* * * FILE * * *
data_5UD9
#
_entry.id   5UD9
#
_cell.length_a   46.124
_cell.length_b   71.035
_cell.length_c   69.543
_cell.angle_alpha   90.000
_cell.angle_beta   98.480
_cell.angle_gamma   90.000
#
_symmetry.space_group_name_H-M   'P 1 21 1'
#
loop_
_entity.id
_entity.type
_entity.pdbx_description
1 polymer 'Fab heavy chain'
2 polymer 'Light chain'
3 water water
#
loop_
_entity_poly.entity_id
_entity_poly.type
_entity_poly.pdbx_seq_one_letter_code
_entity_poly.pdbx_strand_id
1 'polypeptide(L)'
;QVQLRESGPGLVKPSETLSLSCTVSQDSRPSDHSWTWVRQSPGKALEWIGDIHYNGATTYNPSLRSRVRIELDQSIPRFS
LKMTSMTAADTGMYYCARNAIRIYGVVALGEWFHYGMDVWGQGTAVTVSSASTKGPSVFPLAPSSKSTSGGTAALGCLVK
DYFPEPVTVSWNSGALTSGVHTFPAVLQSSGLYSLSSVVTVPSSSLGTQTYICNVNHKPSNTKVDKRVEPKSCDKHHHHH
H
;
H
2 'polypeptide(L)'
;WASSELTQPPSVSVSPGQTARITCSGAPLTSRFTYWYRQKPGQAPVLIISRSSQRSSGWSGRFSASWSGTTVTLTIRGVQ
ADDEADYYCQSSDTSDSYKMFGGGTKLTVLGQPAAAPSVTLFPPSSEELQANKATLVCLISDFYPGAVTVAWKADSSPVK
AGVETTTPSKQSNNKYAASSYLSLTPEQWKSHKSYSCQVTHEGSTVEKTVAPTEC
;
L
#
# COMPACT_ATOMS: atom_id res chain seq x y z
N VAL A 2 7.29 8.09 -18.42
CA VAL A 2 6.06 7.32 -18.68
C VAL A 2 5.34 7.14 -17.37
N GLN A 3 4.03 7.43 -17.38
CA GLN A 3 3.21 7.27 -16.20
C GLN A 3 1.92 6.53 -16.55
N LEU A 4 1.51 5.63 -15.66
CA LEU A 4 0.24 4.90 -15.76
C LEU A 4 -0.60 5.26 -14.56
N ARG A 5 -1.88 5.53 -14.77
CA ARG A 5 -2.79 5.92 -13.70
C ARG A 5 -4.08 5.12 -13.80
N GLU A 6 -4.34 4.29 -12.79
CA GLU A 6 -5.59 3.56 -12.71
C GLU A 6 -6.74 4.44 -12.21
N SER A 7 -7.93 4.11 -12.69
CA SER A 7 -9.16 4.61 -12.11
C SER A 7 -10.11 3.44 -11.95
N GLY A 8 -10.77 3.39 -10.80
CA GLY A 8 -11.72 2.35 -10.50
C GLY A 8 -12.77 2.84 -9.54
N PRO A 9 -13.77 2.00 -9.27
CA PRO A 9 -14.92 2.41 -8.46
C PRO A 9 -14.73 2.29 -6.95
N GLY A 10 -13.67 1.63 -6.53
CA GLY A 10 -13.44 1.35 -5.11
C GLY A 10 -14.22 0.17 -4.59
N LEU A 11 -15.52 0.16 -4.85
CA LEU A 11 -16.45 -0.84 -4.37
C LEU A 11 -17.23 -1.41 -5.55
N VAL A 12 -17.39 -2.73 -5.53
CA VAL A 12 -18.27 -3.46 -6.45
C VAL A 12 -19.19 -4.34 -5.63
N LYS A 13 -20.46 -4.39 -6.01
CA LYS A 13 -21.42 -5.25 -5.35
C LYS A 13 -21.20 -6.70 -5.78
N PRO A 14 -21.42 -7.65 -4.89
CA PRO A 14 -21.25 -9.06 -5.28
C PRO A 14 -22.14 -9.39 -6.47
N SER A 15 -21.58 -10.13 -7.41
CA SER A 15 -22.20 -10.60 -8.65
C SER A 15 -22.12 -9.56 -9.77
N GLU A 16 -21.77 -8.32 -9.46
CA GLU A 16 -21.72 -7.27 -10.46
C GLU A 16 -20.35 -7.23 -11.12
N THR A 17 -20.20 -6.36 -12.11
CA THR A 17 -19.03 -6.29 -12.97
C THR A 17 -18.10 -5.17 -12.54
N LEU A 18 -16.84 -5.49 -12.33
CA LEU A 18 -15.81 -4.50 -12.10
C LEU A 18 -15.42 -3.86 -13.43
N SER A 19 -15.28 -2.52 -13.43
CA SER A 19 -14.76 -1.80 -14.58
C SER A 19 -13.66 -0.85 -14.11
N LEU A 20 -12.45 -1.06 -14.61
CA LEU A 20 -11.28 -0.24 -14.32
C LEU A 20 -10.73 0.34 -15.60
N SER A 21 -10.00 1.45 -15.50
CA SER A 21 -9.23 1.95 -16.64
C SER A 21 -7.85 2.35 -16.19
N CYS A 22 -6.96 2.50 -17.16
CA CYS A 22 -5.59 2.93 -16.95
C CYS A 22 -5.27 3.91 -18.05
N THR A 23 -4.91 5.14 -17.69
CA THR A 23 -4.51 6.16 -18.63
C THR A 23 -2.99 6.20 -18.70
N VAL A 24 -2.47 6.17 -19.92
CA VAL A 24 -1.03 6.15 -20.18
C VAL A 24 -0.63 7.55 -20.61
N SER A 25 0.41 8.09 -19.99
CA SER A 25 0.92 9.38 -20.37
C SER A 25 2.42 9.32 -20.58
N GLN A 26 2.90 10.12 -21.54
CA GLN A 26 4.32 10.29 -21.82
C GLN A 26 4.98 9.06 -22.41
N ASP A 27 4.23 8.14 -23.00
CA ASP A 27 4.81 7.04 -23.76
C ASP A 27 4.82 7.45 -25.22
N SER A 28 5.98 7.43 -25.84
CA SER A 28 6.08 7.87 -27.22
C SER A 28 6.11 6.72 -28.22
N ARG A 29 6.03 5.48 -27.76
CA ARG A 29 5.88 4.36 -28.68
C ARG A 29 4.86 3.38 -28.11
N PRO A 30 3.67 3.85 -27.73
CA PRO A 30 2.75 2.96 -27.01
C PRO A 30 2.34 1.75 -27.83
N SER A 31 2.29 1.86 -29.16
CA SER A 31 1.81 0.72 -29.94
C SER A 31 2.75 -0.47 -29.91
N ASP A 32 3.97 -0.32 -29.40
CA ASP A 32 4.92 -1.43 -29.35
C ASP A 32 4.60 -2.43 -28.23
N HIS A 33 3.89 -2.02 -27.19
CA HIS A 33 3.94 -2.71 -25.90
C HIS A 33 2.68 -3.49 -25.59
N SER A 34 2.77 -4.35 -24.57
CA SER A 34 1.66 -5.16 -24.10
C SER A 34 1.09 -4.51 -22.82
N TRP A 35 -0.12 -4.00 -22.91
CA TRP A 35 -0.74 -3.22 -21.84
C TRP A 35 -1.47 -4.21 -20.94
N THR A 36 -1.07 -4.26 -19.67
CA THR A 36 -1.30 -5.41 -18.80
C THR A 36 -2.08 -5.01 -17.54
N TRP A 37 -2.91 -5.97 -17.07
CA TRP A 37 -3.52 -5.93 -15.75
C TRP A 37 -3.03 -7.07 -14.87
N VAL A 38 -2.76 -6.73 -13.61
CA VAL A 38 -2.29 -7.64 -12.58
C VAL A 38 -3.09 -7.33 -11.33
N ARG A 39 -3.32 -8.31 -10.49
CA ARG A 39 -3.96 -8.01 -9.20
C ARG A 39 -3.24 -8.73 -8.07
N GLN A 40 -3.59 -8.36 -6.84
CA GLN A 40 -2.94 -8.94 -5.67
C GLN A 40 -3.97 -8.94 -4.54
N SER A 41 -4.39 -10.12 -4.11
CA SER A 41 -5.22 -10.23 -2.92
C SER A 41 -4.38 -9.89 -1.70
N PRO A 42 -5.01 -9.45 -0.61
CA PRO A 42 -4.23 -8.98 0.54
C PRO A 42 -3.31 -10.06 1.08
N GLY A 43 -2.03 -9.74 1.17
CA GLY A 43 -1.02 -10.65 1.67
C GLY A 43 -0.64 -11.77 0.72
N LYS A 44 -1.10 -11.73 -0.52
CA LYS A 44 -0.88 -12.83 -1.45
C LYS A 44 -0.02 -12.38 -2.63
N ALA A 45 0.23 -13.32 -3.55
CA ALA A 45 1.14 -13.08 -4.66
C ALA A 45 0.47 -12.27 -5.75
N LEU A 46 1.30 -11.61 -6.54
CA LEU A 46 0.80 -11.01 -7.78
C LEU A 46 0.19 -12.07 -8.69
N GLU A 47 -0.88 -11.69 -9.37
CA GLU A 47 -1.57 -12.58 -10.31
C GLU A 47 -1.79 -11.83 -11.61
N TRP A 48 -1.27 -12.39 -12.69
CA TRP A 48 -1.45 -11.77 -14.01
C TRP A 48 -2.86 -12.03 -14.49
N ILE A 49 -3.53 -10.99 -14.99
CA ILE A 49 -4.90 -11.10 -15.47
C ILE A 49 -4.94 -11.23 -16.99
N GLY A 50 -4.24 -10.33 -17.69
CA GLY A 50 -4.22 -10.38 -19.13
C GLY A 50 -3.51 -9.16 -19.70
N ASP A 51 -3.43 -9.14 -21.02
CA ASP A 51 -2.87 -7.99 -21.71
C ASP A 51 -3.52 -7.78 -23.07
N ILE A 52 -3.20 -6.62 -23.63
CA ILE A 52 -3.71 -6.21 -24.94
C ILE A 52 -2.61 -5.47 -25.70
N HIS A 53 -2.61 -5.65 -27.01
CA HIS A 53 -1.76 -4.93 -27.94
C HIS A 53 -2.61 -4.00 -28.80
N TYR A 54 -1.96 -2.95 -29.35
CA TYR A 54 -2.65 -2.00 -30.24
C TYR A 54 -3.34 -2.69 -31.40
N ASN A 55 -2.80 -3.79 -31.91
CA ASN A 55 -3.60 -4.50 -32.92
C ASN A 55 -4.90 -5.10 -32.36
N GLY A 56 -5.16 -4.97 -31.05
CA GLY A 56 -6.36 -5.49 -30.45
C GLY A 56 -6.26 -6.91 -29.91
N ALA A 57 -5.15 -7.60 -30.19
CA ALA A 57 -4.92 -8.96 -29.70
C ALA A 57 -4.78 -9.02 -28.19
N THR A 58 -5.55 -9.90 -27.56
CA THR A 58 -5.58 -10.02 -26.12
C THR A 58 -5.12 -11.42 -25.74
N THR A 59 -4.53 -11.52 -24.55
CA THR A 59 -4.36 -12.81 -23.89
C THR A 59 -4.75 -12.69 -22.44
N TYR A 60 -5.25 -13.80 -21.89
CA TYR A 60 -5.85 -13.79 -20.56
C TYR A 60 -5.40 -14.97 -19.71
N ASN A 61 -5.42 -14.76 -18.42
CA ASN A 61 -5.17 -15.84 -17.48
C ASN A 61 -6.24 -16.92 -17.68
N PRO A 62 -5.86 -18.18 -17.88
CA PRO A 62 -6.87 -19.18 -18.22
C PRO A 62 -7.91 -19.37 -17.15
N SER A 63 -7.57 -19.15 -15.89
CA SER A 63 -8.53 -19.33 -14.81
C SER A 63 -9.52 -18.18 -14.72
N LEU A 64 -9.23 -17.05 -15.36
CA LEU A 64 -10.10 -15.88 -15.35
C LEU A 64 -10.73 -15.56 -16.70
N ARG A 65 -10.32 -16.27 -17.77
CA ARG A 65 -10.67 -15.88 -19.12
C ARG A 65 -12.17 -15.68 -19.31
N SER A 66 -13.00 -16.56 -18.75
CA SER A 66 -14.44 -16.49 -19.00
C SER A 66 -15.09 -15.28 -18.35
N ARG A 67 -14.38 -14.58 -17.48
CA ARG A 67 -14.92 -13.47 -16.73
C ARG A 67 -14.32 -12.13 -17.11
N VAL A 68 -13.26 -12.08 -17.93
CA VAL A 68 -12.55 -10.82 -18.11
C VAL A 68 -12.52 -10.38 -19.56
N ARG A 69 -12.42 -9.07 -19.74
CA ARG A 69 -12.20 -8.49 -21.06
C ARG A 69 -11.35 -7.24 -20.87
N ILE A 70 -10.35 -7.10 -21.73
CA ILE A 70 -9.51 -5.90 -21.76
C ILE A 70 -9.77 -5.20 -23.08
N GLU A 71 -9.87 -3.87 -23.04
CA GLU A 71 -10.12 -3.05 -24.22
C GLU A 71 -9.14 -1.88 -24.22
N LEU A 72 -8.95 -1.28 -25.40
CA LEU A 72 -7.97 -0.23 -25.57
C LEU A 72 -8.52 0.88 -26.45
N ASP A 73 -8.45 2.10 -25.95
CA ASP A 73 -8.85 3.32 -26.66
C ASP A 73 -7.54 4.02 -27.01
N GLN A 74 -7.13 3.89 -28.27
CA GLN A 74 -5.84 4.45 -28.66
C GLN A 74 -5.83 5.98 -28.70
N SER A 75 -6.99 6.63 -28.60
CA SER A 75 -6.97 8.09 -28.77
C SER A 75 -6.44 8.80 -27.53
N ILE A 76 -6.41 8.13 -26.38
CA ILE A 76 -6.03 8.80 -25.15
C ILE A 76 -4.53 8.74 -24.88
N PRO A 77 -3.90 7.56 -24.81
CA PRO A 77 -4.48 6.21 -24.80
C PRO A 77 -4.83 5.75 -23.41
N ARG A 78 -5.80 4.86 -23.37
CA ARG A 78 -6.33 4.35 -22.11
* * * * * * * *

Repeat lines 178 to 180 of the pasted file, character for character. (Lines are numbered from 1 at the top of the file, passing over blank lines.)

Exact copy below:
CA GLU A 47 -1.57 -12.58 -10.31
C GLU A 47 -1.79 -11.83 -11.61
N TRP A 48 -1.27 -12.39 -12.69